How To Keep Visitors Engaged With Your Website
A lot of the posts we publish here on the Ghost Blog Writers Blog are about getting traffic to your site. They’re about new visitors and getting people to discover your business.
From there it’s obviously about getting the people engaged with your brand, which really means getting them to discover more about you. Then getting them interested in what you can offer them and making a sale.
So instead of focusing on getting people to your site in this post we’re going to talk about some of the things you can do to make sure that the right people stay on your site once you get them there.
Here is the thought process we use at GBW and the process we use with our clients. And it’s also a process we’ve picked up from other successful websites and businesses.
Point Of Entry: Blog Post
When you invest in a blogging strategy you’re going to start getting incoming traffic from organic search, social media and a couple other direct channels.
Much of the time that traffic to the blog posts will be the point of entry to your website. It’ll be brand new visitors seeing your website and your brand for the first time. It’s important to remember this because one strategy I would call somewhat of a mistake is to ask people to contact you right away on a blog post.
You’re meeting this person for the first time. You don’t want to jump the gun. You wouldn’t ask someone to marry you on the first date.
A good first step to take to keep visitors engaged with your site from blog posts include:
- Email Signup
- More Content
- About Page
- Services Page
The idea here is to give the visitor something they’ll naturally want as a next step.
With an email signup they’re getting to see more content.
With more content you can share additional posts with them or even something like an ebook. Something like, “If you liked this post would like this one too.”
With your homepage you start showing them what you’re all about. Same with the About page, which most don’t think about, but people generally want to learn about you and the About page is a good place to do that.
And your services page is a little deeper, but can still work.
Point Of Entry: Homepage
What I’ve noticed is that the more you do with your content like blogging, guest blogging, guesting on podcasts and more that the overall authority of your site improves. It seems to correlate with your social media efforts too, but I’m not sure on that.
Anyway, over time your authority will grow and your homepage will start to rank for key industry terms. And you’ll get traffic this way. And people will refer your site to others and link to your homepage.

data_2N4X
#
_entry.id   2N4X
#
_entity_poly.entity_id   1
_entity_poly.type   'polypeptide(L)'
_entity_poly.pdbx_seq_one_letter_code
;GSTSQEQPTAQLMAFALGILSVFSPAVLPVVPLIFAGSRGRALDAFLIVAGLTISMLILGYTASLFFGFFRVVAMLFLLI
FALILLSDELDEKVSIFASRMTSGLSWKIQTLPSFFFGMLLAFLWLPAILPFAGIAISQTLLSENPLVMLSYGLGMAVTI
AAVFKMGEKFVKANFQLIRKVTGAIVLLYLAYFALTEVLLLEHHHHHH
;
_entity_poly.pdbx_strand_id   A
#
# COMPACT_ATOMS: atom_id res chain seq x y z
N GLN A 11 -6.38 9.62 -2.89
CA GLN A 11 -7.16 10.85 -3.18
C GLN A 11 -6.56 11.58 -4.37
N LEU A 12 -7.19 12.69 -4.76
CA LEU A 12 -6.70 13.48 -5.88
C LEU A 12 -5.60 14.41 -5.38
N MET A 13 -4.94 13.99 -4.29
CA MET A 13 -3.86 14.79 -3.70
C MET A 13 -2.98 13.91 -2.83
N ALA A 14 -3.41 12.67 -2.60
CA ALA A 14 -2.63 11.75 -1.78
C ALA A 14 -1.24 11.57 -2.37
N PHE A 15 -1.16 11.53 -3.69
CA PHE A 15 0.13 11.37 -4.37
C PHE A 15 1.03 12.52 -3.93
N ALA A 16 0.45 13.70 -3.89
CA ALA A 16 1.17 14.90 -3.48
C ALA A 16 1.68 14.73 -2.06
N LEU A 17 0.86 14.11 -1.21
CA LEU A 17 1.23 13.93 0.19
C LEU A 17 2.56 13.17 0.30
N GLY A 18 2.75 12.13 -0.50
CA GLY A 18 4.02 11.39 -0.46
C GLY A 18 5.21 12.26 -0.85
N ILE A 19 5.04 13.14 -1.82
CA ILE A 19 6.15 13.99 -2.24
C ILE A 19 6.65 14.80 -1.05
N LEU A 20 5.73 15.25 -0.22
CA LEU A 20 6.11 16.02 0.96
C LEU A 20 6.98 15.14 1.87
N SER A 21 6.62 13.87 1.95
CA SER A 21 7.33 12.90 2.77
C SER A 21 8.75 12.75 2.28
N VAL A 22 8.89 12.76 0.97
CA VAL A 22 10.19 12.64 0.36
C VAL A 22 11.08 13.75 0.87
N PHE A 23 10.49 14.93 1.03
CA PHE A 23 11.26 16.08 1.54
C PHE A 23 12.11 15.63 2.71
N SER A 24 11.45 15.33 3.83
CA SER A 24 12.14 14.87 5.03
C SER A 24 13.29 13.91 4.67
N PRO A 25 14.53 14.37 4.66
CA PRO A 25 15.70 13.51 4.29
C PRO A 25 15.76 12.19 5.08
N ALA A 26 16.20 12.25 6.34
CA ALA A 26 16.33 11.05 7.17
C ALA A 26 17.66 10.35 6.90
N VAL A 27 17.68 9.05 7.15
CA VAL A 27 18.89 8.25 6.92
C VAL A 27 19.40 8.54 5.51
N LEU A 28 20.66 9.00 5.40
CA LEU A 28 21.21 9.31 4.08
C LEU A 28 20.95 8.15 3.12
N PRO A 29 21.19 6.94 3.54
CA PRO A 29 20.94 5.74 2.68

The keys to keeping people on your website when they enter from the homepage include:
- Instant Understanding
- What’s In It For Them
- Step By Step Description
- Answer Most Common Questions
It’s surprising, but many website homepages are confusing. You get on the site and you’re not sure what they do or what they provide.
I think a good rule of thumb is to get this point across in the first heading on the site. Tell the person what you offer and what’s in it for them.
Then give a step by step description of what you do in more detail also focusing on what’s in it for them.
And also start answering some of the early questions you get when you talk to new clients in person.
For example, I used to not have the prices for blog posts on the GBW website, but I got this question so often that I put it on the site.
People stopped asking me and I got better inquiries and the sales process was faster on my end. The website took care of many of the questions.
Point Of Entry: Services Page
I don’t find that too many people come in through the Services page, but it does happen. The page, like the homepage, has built an authority to rank for a few industry terms.
On the Services page I like to again provide a quick understanding of what we offer. I don’t want to confuse any new visitors.
When someone gets to your Services page they’re pretty far into the sales process. You’ll want to answer just about all the early sales questions that you answer to people in person. Let your website do the early selling and get the person comfortable with you so they want to contact you to order or to learn just a little bit more.
Also on this page I would include the secondary calls to action of your about page. Some will read about your services, but before they contact you they’ll want to learn a bit about your values and things like that. So send them to your About page. Don’t make it the main CTA, but a secondary one.
Think of your website like an online salesperson. Think about the process you use when you’re talking to new people in person. They might have a general question and over the conversation you move deeper and deeper into what you can provide them. Do the same with your website.
When you give people the right information for where they are in your sales cycle they will stay engaged with your website.